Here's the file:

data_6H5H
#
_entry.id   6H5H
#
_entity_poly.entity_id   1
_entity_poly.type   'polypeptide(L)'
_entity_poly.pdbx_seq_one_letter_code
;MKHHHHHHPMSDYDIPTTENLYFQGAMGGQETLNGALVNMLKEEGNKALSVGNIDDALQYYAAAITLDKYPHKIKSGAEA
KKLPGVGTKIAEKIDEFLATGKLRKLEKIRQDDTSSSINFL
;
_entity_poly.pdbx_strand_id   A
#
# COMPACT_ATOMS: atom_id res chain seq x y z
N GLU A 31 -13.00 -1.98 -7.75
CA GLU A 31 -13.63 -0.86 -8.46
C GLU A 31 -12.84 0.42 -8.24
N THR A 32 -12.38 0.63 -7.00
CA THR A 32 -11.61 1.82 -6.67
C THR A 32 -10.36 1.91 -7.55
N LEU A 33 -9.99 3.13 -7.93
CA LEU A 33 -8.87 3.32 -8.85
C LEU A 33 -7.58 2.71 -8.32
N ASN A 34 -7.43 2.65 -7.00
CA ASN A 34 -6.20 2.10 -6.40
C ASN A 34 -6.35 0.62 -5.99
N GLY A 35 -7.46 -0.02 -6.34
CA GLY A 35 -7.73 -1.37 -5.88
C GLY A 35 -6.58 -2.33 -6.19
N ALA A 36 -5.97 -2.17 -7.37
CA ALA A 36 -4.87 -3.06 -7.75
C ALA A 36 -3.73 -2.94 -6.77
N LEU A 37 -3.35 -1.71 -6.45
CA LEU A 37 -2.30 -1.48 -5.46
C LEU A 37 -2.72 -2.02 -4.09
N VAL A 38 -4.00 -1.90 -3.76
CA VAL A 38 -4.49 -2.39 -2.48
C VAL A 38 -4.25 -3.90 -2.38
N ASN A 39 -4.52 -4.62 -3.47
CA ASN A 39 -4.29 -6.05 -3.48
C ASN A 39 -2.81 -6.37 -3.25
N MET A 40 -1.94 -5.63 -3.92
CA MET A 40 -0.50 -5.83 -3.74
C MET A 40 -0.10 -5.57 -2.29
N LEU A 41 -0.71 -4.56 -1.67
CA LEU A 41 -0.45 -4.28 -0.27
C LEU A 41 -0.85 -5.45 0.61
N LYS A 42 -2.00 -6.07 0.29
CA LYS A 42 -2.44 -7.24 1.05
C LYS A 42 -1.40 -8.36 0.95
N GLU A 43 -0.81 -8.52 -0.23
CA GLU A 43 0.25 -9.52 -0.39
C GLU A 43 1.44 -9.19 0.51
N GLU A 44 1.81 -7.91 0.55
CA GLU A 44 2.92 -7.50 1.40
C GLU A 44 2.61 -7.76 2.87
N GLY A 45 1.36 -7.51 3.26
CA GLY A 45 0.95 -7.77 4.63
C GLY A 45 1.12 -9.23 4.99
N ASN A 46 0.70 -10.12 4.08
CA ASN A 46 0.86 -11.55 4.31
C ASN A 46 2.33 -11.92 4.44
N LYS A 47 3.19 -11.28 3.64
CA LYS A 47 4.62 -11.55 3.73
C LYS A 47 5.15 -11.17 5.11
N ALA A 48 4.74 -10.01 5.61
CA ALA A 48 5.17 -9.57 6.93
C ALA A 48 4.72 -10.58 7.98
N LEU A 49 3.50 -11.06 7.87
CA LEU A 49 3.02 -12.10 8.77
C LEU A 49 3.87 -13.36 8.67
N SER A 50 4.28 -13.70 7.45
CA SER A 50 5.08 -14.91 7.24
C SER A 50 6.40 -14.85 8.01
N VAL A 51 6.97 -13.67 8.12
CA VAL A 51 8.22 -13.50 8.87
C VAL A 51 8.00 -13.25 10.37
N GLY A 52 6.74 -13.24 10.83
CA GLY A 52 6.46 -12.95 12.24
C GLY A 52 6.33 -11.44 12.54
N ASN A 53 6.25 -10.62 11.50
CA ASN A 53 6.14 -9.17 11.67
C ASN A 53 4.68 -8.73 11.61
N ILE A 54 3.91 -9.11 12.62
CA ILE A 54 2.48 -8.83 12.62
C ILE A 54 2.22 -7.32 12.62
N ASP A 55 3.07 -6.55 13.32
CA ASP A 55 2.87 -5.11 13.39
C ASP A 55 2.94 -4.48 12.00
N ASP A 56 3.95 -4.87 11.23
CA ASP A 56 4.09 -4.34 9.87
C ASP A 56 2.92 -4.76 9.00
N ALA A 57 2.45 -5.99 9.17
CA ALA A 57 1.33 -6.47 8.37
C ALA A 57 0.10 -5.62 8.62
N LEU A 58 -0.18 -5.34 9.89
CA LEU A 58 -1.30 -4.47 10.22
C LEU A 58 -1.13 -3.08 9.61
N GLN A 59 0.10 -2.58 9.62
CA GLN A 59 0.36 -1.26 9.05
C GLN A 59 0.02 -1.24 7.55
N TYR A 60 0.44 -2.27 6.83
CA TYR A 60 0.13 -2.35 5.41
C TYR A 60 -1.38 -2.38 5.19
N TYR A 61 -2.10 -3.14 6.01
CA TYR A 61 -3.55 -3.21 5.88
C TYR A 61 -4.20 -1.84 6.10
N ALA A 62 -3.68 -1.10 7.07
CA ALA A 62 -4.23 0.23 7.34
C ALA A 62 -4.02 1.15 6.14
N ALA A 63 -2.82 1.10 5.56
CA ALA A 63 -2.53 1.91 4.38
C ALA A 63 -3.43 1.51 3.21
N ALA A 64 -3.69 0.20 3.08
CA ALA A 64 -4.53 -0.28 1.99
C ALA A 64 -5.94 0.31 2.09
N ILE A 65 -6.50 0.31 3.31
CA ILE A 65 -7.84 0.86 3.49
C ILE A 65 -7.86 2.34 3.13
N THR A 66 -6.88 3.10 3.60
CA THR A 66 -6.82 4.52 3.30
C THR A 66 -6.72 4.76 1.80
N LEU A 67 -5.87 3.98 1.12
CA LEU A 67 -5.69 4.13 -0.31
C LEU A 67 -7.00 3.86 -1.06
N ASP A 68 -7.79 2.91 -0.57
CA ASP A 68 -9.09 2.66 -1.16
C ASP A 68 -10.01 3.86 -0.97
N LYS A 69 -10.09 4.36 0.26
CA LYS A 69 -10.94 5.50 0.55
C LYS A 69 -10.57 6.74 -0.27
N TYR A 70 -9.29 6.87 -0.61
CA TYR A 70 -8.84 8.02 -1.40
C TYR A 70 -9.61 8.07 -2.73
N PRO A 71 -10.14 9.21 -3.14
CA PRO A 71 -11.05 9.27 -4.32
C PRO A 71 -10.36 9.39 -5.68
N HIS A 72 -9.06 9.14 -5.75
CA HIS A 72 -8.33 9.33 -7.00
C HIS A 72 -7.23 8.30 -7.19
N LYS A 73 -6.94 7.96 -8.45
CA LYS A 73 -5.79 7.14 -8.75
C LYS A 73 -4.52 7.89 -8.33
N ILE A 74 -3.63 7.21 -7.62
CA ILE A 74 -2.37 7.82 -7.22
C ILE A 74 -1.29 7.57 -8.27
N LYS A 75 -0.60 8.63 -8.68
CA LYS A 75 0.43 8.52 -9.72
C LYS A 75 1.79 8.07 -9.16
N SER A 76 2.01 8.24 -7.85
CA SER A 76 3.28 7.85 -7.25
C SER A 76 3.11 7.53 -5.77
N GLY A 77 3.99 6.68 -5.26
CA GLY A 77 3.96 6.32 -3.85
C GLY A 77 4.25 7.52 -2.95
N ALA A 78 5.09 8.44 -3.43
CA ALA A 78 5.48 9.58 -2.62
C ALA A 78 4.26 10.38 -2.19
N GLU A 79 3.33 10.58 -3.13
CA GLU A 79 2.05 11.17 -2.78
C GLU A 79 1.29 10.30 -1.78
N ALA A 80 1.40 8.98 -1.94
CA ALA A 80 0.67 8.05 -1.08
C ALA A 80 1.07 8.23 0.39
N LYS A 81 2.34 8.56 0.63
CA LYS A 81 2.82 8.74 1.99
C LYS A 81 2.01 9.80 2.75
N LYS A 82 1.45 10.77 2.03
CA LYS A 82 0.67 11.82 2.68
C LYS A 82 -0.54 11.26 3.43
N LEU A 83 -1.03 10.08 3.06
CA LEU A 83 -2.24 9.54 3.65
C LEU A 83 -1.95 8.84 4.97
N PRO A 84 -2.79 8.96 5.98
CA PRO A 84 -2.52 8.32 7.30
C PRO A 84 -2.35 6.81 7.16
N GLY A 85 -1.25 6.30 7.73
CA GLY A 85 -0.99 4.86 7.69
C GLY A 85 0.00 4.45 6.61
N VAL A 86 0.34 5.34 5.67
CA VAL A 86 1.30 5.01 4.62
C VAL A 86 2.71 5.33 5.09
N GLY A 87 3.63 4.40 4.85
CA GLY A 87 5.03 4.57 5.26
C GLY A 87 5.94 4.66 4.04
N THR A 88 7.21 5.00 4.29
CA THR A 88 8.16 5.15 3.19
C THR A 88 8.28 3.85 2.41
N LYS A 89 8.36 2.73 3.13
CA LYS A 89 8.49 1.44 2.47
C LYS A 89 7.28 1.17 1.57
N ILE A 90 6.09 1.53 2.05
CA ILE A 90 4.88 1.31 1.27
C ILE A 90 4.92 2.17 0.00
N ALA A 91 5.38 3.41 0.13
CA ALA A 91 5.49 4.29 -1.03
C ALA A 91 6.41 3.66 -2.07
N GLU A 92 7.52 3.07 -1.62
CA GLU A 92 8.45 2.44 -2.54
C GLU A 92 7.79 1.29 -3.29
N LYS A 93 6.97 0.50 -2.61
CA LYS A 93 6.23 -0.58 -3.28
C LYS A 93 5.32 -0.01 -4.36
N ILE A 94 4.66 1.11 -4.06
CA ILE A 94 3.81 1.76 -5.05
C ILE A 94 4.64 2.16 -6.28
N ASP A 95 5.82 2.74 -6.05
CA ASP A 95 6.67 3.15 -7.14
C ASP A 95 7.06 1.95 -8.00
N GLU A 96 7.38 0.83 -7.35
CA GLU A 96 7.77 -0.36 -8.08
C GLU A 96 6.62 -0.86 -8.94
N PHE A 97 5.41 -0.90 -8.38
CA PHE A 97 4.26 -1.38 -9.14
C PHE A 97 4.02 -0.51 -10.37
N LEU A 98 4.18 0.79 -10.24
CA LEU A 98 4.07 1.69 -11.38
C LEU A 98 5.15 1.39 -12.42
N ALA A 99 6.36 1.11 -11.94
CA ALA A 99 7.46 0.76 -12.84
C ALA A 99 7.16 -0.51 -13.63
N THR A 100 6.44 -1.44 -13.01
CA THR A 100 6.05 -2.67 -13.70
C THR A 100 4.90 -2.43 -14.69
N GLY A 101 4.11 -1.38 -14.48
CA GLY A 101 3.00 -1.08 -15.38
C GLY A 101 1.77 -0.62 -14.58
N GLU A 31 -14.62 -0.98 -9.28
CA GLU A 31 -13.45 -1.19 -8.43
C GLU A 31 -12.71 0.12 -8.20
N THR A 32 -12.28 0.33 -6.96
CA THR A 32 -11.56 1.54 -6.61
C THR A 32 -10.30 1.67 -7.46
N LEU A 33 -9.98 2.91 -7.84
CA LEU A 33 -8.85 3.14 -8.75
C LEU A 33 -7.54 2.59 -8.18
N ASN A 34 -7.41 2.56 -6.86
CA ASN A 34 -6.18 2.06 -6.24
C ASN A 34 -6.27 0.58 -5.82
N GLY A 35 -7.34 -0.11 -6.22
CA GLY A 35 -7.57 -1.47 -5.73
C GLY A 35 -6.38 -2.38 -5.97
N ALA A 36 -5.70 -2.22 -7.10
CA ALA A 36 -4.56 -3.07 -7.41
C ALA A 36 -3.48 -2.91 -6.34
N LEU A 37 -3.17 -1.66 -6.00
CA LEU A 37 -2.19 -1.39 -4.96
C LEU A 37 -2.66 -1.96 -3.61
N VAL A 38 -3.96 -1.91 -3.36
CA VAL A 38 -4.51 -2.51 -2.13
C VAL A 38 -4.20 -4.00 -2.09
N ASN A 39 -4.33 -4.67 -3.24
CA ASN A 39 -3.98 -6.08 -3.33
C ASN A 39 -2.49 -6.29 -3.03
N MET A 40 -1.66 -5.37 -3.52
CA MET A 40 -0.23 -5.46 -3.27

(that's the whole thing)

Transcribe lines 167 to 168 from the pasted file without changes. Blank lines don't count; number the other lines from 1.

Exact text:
N LYS A 82 1.45 10.77 2.03
CA LYS A 82 0.67 11.82 2.68